We filed up the ladders, delivered the supplies, and then made for the wooded rim of Timeus Smith's acres. There, near a wind-felled oak that persisted in full foliage, were cots, a table, and camp chairs.

"I do all my work out here till winter drives me indoors. Sleep here, too. Unless you'd prefer my room, and a roof over your head?"

"This is too good to pass up ! If I ever collect from Weird Tales, I'd like to get out of Oakland, and find a spot in the hills!"

Well past mid-afternoon, when we needed relief from my yarns of visiting Lovecraft in Providence, Robert Howard in Cross Plains, Texas, and many another of the Weird Tales group, Clark proposed a stroll to Auburn, for a word with Jackson Gregory, the novelist.

I learned quickly that this frail, fragile-seeming recluse could set a long-legged pace across the hills and maintain it effortlessly. He had plenty of breath for telling about the pursuits necessary to supplement income from fiction sales, and the sale of sculptures.

He dug wells. He worked in the orchards that dotted the slopes below Auburn. He sawed and split wood. Turning his hand to whatever he could find to do, he was able to write what he pleased, as he pleased, and be damned to such editors as were not pleased! Clark neither envied the hard-driving, production-line fictioneer, nor did he belittle the benefit of constant and substantial income. Being sufficiently content, self complete, he had no feeling at all of "sacrificing" anything to retain "artistic integrity".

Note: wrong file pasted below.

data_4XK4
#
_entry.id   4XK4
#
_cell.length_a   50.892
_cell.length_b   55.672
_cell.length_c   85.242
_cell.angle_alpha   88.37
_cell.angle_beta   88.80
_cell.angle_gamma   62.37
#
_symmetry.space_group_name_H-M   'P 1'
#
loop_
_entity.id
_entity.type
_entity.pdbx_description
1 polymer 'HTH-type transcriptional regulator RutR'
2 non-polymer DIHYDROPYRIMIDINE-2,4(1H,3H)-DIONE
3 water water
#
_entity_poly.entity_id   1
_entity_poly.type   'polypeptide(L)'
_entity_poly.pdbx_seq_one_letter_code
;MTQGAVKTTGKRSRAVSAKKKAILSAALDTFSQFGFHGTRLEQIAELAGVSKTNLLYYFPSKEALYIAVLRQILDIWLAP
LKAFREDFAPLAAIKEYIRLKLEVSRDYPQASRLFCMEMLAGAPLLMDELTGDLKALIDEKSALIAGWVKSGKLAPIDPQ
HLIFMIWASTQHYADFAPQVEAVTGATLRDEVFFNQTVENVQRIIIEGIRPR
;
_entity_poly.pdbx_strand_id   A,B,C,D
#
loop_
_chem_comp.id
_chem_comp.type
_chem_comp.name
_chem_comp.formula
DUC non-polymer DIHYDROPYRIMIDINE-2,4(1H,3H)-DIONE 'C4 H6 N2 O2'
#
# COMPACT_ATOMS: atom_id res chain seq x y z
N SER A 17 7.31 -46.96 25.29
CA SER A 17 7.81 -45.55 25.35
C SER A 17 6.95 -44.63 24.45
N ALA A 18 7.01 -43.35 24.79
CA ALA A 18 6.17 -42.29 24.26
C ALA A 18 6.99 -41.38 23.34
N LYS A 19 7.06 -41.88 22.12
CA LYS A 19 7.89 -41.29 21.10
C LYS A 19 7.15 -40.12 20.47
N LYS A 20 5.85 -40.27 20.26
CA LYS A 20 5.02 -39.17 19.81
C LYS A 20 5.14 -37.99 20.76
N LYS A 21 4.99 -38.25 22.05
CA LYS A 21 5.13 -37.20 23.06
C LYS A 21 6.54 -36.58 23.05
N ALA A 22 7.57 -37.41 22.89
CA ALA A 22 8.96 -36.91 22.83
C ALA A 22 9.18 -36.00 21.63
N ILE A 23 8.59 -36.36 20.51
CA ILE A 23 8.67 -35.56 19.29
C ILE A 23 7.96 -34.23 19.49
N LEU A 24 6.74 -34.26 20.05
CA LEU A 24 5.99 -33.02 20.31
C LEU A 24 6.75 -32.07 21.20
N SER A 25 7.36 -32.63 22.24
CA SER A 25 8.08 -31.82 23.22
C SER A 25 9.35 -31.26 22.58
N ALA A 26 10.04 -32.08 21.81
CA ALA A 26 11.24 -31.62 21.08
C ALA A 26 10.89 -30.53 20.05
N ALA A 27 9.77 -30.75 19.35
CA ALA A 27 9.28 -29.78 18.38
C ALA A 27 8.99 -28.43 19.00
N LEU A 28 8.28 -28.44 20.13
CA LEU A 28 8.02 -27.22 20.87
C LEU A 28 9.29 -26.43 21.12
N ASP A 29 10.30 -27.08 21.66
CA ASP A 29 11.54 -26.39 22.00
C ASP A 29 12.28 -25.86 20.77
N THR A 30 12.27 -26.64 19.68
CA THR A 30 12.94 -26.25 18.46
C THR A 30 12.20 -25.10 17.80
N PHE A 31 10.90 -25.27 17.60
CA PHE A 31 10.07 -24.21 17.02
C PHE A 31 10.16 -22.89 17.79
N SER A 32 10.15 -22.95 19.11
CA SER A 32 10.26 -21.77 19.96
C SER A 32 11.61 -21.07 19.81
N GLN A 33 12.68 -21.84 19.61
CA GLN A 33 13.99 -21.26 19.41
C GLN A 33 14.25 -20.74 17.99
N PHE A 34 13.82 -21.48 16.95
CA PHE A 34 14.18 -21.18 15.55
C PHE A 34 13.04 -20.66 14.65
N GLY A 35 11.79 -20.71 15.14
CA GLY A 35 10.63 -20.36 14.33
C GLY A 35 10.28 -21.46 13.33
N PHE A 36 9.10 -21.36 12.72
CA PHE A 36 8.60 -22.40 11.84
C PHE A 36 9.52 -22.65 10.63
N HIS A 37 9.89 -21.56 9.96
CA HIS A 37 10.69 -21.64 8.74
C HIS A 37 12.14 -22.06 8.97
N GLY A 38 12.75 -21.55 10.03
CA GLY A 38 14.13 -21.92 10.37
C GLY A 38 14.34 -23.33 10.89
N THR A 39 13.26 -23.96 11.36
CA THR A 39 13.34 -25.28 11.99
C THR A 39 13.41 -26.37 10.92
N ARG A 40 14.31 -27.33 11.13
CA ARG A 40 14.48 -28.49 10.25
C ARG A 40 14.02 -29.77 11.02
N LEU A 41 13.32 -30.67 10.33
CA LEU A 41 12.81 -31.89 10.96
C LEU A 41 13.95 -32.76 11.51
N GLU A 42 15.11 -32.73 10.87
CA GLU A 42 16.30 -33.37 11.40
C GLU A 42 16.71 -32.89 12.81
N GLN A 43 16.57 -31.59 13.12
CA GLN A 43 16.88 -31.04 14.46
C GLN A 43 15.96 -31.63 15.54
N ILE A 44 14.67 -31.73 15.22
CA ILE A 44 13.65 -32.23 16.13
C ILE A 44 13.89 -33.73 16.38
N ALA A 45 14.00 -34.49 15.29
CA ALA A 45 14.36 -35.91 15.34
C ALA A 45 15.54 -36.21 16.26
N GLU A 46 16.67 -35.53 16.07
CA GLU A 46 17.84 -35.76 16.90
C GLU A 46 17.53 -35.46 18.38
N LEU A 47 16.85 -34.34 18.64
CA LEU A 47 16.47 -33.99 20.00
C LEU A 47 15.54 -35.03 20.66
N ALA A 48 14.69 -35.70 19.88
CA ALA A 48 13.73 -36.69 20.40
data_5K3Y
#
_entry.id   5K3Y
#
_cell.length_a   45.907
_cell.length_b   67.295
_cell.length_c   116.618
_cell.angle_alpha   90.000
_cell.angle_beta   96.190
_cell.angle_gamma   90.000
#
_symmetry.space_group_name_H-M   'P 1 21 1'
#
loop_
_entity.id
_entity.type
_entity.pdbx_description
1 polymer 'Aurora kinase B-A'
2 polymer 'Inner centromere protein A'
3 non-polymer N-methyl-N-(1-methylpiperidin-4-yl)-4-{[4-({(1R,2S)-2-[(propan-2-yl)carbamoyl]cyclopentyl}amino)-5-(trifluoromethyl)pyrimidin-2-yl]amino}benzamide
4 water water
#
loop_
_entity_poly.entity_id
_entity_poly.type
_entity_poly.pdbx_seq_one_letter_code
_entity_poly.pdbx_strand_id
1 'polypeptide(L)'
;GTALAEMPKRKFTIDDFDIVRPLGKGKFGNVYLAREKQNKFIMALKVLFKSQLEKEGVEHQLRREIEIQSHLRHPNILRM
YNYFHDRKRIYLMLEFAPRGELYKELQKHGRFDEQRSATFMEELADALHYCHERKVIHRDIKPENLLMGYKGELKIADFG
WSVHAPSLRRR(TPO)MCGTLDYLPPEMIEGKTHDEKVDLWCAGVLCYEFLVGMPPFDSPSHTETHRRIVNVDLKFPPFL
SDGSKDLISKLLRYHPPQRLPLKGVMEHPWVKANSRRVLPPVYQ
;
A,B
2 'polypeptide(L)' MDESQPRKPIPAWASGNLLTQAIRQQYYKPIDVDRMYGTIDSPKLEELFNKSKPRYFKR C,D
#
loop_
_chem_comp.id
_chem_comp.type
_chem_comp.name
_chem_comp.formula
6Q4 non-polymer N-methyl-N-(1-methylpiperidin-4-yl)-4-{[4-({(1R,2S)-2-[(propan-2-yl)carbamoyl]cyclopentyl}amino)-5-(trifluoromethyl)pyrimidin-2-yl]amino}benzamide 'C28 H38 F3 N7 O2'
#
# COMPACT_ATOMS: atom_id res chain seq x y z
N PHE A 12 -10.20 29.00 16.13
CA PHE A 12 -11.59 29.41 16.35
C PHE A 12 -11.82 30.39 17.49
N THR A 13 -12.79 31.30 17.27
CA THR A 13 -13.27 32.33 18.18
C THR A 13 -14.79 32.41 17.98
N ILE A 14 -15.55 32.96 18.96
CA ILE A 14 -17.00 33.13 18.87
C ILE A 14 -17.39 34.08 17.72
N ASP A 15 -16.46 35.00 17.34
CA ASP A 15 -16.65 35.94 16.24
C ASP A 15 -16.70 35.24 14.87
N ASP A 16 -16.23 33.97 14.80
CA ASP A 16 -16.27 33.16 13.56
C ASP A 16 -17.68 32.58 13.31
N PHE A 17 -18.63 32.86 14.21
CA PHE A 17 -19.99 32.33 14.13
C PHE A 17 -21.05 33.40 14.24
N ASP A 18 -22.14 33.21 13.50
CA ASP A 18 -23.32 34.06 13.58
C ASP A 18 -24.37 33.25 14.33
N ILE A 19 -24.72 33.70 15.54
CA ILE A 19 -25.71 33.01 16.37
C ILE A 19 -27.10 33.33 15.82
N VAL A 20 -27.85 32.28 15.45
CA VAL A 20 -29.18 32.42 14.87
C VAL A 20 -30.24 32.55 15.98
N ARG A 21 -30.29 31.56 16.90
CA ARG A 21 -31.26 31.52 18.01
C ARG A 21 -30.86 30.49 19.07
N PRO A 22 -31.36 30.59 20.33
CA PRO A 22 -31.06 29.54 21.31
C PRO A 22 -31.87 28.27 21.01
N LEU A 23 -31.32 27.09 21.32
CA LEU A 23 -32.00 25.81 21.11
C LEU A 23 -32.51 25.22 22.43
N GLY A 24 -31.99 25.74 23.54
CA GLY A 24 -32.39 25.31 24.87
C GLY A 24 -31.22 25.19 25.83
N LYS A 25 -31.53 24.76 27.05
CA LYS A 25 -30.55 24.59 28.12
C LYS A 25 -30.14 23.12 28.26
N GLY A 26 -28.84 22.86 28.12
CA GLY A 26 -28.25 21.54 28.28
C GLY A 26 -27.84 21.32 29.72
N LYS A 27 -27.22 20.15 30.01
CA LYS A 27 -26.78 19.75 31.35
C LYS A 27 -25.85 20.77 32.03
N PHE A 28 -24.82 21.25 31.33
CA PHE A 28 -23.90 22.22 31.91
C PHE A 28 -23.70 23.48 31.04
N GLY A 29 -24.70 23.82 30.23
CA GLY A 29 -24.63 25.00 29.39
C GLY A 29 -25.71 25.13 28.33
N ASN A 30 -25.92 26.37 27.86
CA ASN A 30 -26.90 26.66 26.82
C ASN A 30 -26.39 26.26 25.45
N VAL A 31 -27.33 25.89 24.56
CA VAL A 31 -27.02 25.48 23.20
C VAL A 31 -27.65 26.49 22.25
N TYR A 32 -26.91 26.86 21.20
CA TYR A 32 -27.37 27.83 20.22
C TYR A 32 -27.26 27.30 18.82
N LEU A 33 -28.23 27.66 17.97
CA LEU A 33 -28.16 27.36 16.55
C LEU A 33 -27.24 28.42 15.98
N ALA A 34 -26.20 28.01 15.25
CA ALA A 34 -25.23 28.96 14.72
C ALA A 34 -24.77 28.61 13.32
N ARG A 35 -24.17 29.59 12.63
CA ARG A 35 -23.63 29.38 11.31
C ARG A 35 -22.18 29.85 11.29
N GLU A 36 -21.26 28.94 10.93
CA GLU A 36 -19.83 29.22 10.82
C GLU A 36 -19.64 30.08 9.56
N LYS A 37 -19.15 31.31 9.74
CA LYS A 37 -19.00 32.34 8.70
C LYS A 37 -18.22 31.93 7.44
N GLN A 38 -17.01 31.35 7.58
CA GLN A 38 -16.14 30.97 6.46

That Jackson Gregory was a large scale operator was apparent from the moment he welcomed us to his enormous studio overlooking the American River. Clark and I spent a pleasant haIf hour in an establishment such as I hoped one day to possess, and such as neither he nor I ever did attain. Looking back, I think that Clark had not the least craving for any such splendor. Over the years I never once heard him express, even in whimsy, a wish for anything beyond what he actually had.

That evening, sitting about the kitchen table, our appetites were honed by the smell of biscuits baking in the wood-fired oven, the savor of chops in the griddle, and gravy reaching a fine brown. And Timeus Smith, warming up from his reserve, told me of his travels, matching my reference to the Philippines with his going ashore in Macao; mention of Madeira wine evoked a few words about Funchal; and things Portuguese finally led to the time he met Dom Pedro, Emperor of Brazil . . .

Dry, colorless, laconic—understanding and underplaying his memoirs made the old man impressive.

There was no writer shop-talk during this meal. Such trivia were reserved for after supper, as Clark and I sat by lantern light near the fallen oak. And it was very good, finally, to sleep under the stars, and in the mountain coolness.

Having scouted out the land, I brought my wife the next time, some months later, and thus, second hand, I learned more of Clark's background, bits she gleaned during dish washing sessions with Mrs. Smith.